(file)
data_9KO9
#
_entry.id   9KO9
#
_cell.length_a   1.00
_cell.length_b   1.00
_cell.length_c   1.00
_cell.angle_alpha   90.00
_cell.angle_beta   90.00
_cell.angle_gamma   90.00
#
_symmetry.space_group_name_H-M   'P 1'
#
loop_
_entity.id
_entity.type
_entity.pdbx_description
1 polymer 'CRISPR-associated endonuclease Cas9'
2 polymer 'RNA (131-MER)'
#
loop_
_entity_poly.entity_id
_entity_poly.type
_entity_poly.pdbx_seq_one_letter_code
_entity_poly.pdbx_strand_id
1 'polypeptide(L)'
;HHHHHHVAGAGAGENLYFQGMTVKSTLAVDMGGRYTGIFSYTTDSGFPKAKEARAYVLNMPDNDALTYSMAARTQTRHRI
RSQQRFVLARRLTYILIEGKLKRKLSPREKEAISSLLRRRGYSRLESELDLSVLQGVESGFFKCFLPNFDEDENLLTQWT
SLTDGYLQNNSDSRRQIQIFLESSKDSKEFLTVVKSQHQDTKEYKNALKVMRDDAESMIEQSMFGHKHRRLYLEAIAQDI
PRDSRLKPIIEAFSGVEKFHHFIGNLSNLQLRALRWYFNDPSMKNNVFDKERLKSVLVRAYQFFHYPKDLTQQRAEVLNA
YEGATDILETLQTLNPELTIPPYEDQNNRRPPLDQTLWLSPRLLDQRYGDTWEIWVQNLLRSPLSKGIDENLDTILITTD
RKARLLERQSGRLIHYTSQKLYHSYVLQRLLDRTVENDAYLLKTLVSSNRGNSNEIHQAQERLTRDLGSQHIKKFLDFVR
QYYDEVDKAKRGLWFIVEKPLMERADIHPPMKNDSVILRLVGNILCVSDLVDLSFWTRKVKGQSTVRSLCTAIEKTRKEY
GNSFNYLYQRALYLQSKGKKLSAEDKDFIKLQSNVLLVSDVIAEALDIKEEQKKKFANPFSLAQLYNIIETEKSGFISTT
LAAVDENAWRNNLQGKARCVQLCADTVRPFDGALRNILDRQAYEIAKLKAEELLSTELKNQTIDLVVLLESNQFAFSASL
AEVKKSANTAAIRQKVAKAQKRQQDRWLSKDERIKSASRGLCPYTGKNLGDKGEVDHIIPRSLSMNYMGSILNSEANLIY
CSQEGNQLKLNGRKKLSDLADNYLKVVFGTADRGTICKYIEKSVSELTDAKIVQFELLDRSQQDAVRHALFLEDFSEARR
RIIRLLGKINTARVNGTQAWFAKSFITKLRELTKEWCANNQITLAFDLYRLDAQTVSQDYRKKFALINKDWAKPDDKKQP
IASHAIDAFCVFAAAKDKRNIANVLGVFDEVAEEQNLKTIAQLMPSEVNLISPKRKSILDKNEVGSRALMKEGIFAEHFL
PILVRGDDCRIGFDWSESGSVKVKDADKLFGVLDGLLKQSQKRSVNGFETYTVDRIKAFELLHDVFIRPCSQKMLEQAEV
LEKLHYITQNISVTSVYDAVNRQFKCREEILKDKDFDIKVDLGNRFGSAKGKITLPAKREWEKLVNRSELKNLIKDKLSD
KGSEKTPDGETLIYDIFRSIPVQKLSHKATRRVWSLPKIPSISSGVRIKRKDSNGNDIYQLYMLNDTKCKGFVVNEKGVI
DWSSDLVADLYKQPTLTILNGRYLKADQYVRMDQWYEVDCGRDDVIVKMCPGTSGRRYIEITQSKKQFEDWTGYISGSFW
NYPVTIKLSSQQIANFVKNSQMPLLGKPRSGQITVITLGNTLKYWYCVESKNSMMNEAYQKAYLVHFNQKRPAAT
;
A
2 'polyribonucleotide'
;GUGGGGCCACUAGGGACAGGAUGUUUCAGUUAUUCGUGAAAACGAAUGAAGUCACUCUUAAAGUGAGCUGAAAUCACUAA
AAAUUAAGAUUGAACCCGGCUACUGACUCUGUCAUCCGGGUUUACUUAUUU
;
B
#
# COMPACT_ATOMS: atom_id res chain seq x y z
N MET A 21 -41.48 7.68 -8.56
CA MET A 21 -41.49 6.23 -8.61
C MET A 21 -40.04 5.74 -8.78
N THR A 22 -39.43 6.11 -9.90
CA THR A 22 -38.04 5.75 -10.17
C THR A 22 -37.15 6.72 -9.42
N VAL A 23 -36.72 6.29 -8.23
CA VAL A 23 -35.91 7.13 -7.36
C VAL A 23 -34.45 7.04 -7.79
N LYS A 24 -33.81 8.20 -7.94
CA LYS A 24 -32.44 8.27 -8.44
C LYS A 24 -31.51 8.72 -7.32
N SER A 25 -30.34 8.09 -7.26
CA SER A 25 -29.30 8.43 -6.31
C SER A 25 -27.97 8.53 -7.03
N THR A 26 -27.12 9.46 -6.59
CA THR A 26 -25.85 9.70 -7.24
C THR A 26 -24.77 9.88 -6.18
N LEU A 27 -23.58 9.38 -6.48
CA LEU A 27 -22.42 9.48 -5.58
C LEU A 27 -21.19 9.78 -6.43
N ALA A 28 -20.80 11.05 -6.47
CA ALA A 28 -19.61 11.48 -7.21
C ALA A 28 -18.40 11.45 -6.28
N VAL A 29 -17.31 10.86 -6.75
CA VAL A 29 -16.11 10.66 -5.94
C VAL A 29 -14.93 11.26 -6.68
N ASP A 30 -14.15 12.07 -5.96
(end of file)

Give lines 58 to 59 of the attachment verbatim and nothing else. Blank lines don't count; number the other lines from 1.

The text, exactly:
CA THR A 22 -38.04 5.75 -10.17
C THR A 22 -37.15 6.72 -9.42